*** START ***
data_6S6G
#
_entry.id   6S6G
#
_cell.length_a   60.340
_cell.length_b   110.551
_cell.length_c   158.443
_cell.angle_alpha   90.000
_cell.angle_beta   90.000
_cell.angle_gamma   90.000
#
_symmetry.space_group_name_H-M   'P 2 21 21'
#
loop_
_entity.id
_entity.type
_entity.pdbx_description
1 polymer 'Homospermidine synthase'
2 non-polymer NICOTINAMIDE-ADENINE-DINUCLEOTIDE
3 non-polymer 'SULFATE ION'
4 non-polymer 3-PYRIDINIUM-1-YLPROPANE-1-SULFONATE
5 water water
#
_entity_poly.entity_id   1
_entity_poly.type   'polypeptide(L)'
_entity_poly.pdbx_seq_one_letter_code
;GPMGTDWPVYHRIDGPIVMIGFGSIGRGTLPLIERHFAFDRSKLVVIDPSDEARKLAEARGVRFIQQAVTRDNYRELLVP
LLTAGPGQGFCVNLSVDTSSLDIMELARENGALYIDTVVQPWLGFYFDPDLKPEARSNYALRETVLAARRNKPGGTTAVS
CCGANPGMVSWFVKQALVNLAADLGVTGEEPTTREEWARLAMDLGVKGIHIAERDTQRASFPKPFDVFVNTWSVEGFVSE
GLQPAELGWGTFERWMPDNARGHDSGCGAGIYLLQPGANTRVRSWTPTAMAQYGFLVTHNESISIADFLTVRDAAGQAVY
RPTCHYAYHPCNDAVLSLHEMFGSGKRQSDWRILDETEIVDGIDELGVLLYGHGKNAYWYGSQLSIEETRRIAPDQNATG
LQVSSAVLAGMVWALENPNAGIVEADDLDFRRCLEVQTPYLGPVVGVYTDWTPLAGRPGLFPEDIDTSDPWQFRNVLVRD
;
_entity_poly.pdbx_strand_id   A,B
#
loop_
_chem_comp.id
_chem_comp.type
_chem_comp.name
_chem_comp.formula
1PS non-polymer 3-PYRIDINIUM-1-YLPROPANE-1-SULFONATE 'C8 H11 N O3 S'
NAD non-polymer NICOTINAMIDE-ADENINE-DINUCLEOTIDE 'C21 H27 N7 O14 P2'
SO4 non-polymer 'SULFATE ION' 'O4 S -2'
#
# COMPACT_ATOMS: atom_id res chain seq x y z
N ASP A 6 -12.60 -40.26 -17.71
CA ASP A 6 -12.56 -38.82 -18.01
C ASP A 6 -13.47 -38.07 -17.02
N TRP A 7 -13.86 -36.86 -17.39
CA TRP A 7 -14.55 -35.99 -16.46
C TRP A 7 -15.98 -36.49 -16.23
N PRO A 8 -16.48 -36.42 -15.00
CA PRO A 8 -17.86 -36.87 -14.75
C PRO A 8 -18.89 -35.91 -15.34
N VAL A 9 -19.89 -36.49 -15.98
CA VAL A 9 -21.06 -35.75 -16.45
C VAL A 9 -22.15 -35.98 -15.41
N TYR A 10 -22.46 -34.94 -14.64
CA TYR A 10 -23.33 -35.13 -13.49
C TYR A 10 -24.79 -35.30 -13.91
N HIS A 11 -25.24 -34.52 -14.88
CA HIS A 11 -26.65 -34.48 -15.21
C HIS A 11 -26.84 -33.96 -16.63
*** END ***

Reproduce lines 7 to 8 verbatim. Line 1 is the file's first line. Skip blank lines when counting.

_cell.length_c   158.443
_cell.angle_alpha   90.000